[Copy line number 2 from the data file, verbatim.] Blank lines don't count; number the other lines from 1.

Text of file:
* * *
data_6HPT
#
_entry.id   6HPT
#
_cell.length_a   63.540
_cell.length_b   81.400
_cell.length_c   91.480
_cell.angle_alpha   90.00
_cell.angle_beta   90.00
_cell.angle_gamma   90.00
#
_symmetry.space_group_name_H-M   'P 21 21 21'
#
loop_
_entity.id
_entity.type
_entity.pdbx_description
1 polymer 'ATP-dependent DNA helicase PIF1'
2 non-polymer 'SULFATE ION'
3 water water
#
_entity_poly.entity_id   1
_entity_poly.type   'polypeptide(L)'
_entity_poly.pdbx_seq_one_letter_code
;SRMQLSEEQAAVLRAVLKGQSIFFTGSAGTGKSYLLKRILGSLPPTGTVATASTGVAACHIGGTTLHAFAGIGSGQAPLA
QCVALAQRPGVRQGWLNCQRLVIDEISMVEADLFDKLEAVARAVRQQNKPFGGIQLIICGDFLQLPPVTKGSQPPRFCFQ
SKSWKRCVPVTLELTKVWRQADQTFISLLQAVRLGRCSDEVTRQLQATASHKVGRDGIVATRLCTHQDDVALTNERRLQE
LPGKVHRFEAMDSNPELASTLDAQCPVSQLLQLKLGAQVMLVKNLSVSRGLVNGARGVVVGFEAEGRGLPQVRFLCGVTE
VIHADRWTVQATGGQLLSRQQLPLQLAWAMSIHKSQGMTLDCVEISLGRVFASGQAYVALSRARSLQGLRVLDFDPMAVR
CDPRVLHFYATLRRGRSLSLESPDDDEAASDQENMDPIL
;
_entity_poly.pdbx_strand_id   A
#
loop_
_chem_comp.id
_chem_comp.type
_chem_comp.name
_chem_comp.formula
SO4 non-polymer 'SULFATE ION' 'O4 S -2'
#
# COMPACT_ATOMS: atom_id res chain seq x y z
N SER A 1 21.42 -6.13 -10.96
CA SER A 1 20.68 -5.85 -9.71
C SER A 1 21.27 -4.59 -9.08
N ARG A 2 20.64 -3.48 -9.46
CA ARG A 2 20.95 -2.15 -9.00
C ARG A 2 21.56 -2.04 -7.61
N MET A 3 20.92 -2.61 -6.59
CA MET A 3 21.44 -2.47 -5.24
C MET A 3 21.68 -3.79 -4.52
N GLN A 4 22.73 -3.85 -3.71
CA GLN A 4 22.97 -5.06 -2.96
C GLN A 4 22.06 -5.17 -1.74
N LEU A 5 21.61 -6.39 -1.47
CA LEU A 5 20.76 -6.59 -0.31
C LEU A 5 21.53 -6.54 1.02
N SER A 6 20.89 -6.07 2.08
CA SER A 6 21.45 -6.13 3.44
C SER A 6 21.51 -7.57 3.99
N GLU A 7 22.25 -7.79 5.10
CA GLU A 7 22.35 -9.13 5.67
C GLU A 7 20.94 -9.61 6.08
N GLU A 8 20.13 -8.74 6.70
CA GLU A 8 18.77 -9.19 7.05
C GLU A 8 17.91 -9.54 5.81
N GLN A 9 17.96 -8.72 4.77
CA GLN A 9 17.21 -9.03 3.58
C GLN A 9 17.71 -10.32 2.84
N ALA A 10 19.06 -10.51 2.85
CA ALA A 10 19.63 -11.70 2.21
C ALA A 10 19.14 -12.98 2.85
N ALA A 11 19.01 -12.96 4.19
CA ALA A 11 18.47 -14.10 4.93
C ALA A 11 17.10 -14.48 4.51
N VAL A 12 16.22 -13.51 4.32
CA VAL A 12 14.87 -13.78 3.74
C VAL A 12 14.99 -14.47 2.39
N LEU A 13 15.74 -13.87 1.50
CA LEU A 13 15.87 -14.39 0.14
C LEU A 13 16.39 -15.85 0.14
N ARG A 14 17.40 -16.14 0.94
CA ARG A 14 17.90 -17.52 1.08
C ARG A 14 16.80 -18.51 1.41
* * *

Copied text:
#